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JIM: The Wit & Wisdom of Adair County's Melvin L. White


Adair County native Melvin White's long, loquacious, and and always entertaining letters, replete with pointed comments and wry observations greatly tempered with humor and self-effacement, frequently graced the pages of the Adair County News during the opening decades of the 20th century. Often as not, his barbed wit could have held it own with that of Adair County's most famous grandson of the shire.

A missive he penned in his long-since adopted home of Larimore, No. Caro. on November 9, 1915 was published in the next week's edition of the paper. It contained several gems of the first water, among them the following examples:

On the topic of enemies, friends, and forgiveness (or the lack thereof):

"[A]ll the sophistry of moralists can not cause me to forgive an impenitent enemy. I could fight a man in sudden heat and make friends; but a deliberate and premeditated injury, the laws of neither God nor man can make me paliat [sic; palate?] or condone, the difference between me and some other people is that they claim to forgive and I don't." On the topic of being beholden (or not):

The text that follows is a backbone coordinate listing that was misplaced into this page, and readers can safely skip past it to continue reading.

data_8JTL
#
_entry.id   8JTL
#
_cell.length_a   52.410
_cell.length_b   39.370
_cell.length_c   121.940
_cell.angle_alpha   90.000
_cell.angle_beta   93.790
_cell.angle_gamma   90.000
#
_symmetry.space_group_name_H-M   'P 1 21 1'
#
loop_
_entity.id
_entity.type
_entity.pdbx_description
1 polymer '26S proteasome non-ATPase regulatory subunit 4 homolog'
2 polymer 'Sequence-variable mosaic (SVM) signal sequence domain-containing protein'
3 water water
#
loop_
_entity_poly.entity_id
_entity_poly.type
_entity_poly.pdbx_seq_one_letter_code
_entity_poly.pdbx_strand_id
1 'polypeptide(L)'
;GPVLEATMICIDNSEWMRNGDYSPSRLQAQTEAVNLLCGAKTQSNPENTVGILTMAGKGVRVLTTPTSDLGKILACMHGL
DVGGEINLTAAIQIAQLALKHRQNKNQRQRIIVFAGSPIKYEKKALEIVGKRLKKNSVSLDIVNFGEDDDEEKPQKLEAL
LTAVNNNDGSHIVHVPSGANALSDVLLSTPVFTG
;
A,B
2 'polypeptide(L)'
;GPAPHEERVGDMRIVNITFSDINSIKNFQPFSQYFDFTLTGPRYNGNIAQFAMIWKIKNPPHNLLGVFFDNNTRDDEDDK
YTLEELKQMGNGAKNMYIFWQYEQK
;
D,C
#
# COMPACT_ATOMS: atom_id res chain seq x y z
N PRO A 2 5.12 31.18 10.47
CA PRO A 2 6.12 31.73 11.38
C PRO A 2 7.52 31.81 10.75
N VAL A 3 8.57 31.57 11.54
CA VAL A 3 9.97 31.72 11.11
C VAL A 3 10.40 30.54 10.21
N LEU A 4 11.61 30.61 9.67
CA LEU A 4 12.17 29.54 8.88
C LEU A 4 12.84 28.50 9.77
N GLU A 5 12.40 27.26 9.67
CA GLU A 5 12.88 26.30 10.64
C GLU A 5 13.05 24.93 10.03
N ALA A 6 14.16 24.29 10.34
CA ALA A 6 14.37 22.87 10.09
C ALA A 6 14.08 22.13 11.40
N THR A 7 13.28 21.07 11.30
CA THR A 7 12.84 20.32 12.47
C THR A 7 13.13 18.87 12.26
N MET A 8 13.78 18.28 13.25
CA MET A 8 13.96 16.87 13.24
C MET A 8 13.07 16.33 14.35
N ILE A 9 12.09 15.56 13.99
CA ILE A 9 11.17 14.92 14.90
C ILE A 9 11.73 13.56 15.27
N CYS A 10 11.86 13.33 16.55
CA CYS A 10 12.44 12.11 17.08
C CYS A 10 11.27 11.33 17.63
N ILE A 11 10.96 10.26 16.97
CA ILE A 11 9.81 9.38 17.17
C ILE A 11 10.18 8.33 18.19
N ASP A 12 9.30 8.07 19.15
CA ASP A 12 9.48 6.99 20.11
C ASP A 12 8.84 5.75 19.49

Mention of his old chum Philip Voils led to Melvin to the recollection of an anecdote involving Philip's father, the then well-known and still well-remembered herbalist (or yerbalist, as those of his era called the profession), Dr. William Voils. It seems that the good Dr. wanted to buy three pigs of Oscar Pile, a prominent citizen of the community. After the pigs were caught and tied, Dr. Voils asked the price. Mr. Pile, knowing the doctor cobbled on the side, replied, "I'll not be hard on you. Just take the pigs along and I'll let you pay for them in shoe-making and mending. I like to encourage an enterprising man." Upon hearing that, Dr. Voils, employing his favorite by-word, heatedly replied, "Well rot take it, untie 'em. I'll pay you fur the pigs an' you pay me fur my work. Rot take it, I own no man, an' never intend to." On his failure to visit an old teacher during a recent trip to Kentucky, and a comment about himself:

"It was with sincere regret that I failed to see Miss Sallie Stewart, one of my best teachers. She doubtless regards me as a poor exponent of her skill, but so far I have managed to escape the penitentiary and the poor house, which is some cause for celebration." On the futility of writing for the humorless (complete with a sly, whistling-past-the-graveyard-in-the-dark literary reference):

"A joke never appeals to a man who regards a face long enough to wear a bridle as an evidence of exalted piety. Such people regard humor as a piece of sad news; and irony, metaphor, hyperbole and allegory strike them as relentless facts...For this class no writer can afford to waste his sweetness on the desert air."

This story was posted on 2015-11-12 11:11:49
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